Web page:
NYSE, Deutsche Boerse make concessions to EU in merger
Stock market operators NYSE Euronext and Deutsche Boerse said on Friday they would sell parts of their derivatives activities in a bid to gain approval from EU Commission for their merger.
"NYSE Euronext and Deutsche Boerse today confirm that they have submitted a remedy proposal to the European Commission... to divest the portions of their respective businesses in which they overlap," the two groups said in a joint statement.
NYSE Euronext would "divest its pan-European single equity derivatives business, including Bclear, except the options businesses in its home markets, where Deutsche Boerse would divest its respective business," the statement said.
The proposal was designed to address the Commission's remaining concerns in derivatives trading and clearing and would "eliminate the existing overlap in European single equity derivatives," the statement said.
With regard to the planned joint clearing house for European interest rate and equity index derivatives, the operators of the Frankfurt and New York stock exchanges pledged to "grant unprecedented third-party access to Eurex Clearing.
"The clearing services would be provided on a fair, reasonable and non-discriminatory basis," they promised.
The proposed tie-up has already been approved by Deutsche Boerse's and NYSE Euronext's respective shareholders, but has yet to receive the green light from regulatory authorities in the United States and Europe.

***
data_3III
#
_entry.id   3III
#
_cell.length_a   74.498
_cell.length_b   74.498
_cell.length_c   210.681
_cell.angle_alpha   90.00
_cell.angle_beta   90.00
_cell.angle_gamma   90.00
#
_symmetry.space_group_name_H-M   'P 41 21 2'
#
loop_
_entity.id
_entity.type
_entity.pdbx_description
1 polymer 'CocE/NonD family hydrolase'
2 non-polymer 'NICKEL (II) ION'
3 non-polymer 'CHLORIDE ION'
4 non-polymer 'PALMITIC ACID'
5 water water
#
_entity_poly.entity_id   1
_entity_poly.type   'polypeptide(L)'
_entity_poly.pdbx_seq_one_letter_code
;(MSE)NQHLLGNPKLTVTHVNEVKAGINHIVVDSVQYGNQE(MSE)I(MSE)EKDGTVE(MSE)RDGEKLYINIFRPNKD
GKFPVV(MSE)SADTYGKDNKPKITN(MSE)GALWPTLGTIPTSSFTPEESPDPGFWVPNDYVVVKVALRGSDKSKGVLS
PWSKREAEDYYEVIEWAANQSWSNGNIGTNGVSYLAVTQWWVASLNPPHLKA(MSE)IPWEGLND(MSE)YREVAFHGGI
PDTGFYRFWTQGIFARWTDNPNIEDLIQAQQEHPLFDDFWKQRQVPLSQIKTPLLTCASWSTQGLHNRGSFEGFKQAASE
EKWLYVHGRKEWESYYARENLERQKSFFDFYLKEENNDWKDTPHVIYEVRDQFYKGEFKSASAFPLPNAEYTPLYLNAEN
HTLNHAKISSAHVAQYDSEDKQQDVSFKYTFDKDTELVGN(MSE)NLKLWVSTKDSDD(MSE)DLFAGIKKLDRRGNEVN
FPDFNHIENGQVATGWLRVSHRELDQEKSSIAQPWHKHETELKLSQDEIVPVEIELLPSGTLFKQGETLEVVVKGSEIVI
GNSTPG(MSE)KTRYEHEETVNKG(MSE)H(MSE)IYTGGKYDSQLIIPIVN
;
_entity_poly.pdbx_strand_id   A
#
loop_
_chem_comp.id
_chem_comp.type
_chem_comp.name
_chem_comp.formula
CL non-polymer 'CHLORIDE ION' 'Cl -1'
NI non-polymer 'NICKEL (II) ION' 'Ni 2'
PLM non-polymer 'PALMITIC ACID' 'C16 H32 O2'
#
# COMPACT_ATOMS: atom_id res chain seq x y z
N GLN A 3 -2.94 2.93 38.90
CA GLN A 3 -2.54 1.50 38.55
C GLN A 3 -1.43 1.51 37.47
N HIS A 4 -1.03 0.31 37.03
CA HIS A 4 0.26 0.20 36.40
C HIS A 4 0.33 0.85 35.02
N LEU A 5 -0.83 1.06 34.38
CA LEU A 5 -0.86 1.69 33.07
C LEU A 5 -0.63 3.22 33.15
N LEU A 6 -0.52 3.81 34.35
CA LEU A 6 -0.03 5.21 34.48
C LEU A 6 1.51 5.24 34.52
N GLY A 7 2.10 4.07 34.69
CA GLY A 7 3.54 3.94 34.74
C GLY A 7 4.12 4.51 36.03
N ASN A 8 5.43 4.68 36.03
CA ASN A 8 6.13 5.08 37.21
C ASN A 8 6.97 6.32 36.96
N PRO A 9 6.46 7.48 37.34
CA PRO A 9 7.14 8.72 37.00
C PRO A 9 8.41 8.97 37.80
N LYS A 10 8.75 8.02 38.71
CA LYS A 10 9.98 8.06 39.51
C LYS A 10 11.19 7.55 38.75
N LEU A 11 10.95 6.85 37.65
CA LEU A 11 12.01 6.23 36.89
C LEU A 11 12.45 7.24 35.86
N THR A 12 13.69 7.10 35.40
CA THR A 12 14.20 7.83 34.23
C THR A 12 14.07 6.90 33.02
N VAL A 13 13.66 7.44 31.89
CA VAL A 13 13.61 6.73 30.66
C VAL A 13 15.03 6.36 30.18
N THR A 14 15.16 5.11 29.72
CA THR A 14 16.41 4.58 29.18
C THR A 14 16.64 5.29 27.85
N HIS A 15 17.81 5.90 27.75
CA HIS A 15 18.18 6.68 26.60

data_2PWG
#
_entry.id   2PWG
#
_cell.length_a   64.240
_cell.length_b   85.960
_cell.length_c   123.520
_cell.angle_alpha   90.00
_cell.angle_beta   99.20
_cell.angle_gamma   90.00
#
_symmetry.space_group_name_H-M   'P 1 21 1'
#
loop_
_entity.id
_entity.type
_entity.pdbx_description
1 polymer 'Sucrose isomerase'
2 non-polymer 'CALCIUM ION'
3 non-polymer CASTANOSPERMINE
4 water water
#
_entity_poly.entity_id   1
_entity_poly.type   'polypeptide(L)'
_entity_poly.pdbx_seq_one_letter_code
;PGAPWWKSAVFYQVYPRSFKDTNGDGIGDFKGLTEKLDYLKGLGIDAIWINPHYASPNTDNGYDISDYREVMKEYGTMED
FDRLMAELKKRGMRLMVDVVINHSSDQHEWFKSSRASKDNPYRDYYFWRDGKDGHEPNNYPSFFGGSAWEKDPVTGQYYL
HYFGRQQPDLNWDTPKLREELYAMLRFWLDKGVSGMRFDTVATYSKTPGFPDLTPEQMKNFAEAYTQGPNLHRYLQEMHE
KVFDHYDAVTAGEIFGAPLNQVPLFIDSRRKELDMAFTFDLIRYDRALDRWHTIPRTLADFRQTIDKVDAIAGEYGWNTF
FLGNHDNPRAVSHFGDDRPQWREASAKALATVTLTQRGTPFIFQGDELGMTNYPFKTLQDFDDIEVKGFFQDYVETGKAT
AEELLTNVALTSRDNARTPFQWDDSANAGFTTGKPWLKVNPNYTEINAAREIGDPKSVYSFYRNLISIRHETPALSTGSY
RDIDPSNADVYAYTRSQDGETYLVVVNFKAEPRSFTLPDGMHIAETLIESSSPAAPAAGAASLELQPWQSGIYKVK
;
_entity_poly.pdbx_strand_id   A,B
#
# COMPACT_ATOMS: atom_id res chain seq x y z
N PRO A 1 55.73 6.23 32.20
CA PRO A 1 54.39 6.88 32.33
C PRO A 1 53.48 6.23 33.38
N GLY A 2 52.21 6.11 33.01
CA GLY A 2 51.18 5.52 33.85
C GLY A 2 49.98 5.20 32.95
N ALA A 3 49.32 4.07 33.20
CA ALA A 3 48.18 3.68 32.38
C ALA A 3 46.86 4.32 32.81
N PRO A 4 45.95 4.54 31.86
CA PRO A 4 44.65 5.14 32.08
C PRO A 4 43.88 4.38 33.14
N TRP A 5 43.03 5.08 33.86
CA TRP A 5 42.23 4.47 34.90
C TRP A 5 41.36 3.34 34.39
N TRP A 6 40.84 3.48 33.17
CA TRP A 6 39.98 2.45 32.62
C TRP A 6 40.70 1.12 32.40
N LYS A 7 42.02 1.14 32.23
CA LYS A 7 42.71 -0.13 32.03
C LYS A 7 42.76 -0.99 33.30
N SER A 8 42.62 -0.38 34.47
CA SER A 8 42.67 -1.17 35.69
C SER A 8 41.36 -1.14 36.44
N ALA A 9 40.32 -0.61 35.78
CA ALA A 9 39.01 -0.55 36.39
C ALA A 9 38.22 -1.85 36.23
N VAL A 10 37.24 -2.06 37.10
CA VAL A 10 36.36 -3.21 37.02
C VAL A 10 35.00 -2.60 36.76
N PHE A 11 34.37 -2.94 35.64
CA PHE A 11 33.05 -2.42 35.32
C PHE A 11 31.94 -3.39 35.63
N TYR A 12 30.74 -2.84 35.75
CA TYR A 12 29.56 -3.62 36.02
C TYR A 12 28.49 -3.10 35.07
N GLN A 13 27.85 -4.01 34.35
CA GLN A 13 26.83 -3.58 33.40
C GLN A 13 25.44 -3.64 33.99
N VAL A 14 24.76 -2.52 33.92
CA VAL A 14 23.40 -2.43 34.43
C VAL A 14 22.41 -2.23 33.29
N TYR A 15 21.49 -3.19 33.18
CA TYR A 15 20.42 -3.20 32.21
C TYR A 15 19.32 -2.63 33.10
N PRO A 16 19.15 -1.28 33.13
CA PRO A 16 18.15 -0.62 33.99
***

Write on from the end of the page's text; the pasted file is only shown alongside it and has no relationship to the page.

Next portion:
The two groups said that with the EU Commission "now set to complete its review by January 23, 2012... the parties would anticipate closing shortly thereafter in early 2012."
Deutsche Boerse and NYSE Euronext said they "continue to believe that (their merger) will have no detrimental effect on competition, but rather will enhance it by delivering a regulated, stable and transparent European counterweight to established market centers in America and Asia and delivering significant efficiencies to users of our markets."
In the US, the proposed merger has sparked controversy because it would hand over the 221-year-old New York Stock Exchange to foreign owners.
Deutsche Boerse shareholders are to own 60 percent of the new combined, Netherlands-incorporated firm, and the German company will dominate the new board.
© 2011 AFP